One woman's adventures foraging the world.

Oyster Mushrooms While We Wait

Oyster Mushrooms While We Wait

“What am I eating?” my friend Danny asks, picking at the leftover pasta and oyster mushrooms cooling on my stove. To which I explain how I had just been out picking mushrooms a few days prior.

“These are mushrooms?!” I’d forgotten he’s been telling me he doesn’t like mushrooms for a few years now.

It was early July, too early for chanterelles and black trumpets in this part of New York, but I’d been out scouting my spots anyway. I had been hoping at least for some Cantharellus cinnabarinus—cinnabar chanterelles—but hadn’t found any. Actually, that’s not entirely true. I’d seen one tiny cinnabar poking its pin-size head out of the dirt. Not big enough to do anything about, but a sign of things to come, at least.

Conveniently, at the trailhead to this favored spot, there also happens to be an old log that regularly grows Pleurotus ostreatus, or oyster mushrooms. And while my cinnabar spot might not have been producing, the oyster log certainly was. So, I’d harvested a good pound-plus of oyster mushrooms, cleaning them of bugs and answering questions as I went. So, at least I hadn’t gotten skunked.

And then, a few days after that harvest, I had a convert. My I-don’t-like-mushrooms friend couldn’t get enough of them. A couple of days after that first taste of them, he asked about the mushrooms again, and how did I cook them? It was a not so subtle hint, and one I was happy to take. I explained that I usually slice oyster mushrooms, then cook them in a little butter or oil—very little if I’m working with a good nonstick pan. If I have soy sauce on hand, I also love to toss some in and let the mushrooms caramelize.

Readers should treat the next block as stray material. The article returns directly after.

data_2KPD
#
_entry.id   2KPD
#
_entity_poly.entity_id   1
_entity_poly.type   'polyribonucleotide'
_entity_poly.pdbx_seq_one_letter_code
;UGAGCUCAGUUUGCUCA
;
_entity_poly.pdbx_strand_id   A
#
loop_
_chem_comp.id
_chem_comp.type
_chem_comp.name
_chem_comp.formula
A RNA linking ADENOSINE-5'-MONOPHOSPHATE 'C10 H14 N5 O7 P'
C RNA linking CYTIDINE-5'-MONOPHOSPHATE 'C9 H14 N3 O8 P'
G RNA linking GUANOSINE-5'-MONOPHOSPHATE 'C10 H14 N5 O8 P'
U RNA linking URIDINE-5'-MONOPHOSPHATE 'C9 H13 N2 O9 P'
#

I was out of soy sauce, so instead, I fried up the last of the weekend’s oysters then scrambled in some eggs, and pretty soon our plates were clean. Maybe, if said friend plays his cards right, I’ll stop by his place in Connecticut this fall with a cache of matsutake. Or, maybe I’ll keep those for myself.

DIY: How to Cook Oyster Mushrooms
– Clean oyster mushrooms of any bugs. Do this as you are picking if possible.
– Slice oyster mushrooms in the direction of the gills.
– Add scant butter or oil to a pan and saute until cooked through and beginning to caramelize at edges.

– Or: Saute in a hot pan until beginning to cook through, then add soy sauce, increase heat, and cook quickly, stirring often, until mushrooms have caramelized.

Oyster Mushrooms and Snow Peas
– Clean oyster mushrooms of any bugs. Do this as you are picking if possible.
– Slice oyster mushrooms in the direction of the gills.
– Add scant butter or oil to a pan and saute briefly.
– Add cleaned peapods to pan. Saute briskly.
– Add soy sauce, increase heat minutely, and stirfry peapods and oyster mushrooms until peas are cooked through and mushrooms have begun to caramelize.



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